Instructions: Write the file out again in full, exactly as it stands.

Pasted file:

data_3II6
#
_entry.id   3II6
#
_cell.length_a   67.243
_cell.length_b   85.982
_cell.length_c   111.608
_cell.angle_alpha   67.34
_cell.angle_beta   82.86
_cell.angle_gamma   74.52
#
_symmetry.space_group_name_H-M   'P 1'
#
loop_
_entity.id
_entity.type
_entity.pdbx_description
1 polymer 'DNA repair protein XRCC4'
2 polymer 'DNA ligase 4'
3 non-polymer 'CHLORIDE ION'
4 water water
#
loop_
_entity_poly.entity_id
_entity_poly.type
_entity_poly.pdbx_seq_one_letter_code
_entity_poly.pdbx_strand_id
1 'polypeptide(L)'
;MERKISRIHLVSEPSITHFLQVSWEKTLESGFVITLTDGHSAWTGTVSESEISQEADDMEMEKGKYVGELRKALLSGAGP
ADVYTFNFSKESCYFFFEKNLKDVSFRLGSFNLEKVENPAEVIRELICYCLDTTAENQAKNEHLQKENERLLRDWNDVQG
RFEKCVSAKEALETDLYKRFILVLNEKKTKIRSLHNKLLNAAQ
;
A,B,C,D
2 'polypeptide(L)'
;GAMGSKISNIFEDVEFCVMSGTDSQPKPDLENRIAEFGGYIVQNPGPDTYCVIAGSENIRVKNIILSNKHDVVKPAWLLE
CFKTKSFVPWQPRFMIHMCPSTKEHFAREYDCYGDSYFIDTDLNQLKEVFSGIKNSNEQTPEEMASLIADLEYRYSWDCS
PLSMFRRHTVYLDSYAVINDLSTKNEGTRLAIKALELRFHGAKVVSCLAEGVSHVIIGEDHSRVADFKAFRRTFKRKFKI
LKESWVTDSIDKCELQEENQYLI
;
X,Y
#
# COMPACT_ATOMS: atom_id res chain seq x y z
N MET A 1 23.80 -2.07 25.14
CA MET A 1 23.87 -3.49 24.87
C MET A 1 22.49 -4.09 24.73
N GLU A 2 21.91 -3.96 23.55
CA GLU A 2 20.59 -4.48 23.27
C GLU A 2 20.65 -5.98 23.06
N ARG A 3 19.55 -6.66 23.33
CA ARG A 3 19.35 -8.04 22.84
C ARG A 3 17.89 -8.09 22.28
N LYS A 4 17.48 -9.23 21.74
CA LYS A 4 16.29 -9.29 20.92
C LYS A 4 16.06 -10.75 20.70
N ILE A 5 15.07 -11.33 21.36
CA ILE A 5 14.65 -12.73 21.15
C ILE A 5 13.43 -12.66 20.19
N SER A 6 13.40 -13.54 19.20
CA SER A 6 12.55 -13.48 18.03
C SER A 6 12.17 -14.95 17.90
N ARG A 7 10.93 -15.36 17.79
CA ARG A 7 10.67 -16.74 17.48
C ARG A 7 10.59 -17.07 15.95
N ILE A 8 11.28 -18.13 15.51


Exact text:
data_3II6
#
_entry.id   3II6
#
_cell.length_a   67.243
_cell.length_b   85.982
_cell.length_c   111.608
_cell.angle_alpha   67.34
_cell.angle_beta   82.86
_cell.angle_gamma   74.52
#
_symmetry.space_group_name_H-M   'P 1'
#
loop_
_entity.id
_entity.type
_entity.pdbx_description
1 polymer 'DNA repair protein XRCC4'
2 polymer 'DNA ligase 4'
3 non-polymer 'CHLORIDE ION'
4 water water
#
loop_
_entity_poly.entity_id
_entity_poly.type
_entity_poly.pdbx_seq_one_letter_code
_entity_poly.pdbx_strand_id
1 'polypeptide(L)'
;MERKISRIHLVSEPSITHFLQVSWEKTLESGFVITLTDGHSAWTGTVSESEISQEADDMEMEKGKYVGELRKALLSGAGP
ADVYTFNFSKESCYFFFEKNLKDVSFRLGSFNLEKVENPAEVIRELICYCLDTTAENQAKNEHLQKENERLLRDWNDVQG
RFEKCVSAKEALETDLYKRFILVLNEKKTKIRSLHNKLLNAAQ
;
A,B,C,D
2 'polypeptide(L)'
;GAMGSKISNIFEDVEFCVMSGTDSQPKPDLENRIAEFGGYIVQNPGPDTYCVIAGSENIRVKNIILSNKHDVVKPAWLLE
CFKTKSFVPWQPRFMIHMCPSTKEHFAREYDCYGDSYFIDTDLNQLKEVFSGIKNSNEQTPEEMASLIADLEYRYSWDCS
PLSMFRRHTVYLDSYAVINDLSTKNEGTRLAIKALELRFHGAKVVSCLAEGVSHVIIGEDHSRVADFKAFRRTFKRKFKI
LKESWVTDSIDKCELQEENQYLI
;
X,Y
#
# COMPACT_ATOMS: atom_id res chain seq x y z
N MET A 1 23.80 -2.07 25.14
CA MET A 1 23.87 -3.49 24.87
C MET A 1 22.49 -4.09 24.73
N GLU A 2 21.91 -3.96 23.55
CA GLU A 2 20.59 -4.48 23.27
C GLU A 2 20.65 -5.98 23.06
N ARG A 3 19.55 -6.66 23.33
CA ARG A 3 19.35 -8.04 22.84
C ARG A 3 17.89 -8.09 22.28
N LYS A 4 17.48 -9.23 21.74
CA LYS A 4 16.29 -9.29 20.92
C LYS A 4 16.06 -10.75 20.70
N ILE A 5 15.07 -11.33 21.36
CA ILE A 5 14.65 -12.73 21.15
C ILE A 5 13.43 -12.66 20.19
N SER A 6 13.40 -13.54 19.20
CA SER A 6 12.55 -13.48 18.03
C SER A 6 12.17 -14.95 17.90
N ARG A 7 10.93 -15.36 17.79
CA ARG A 7 10.67 -16.74 17.48
C ARG A 7 10.59 -17.07 15.95
N ILE A 8 11.28 -18.13 15.51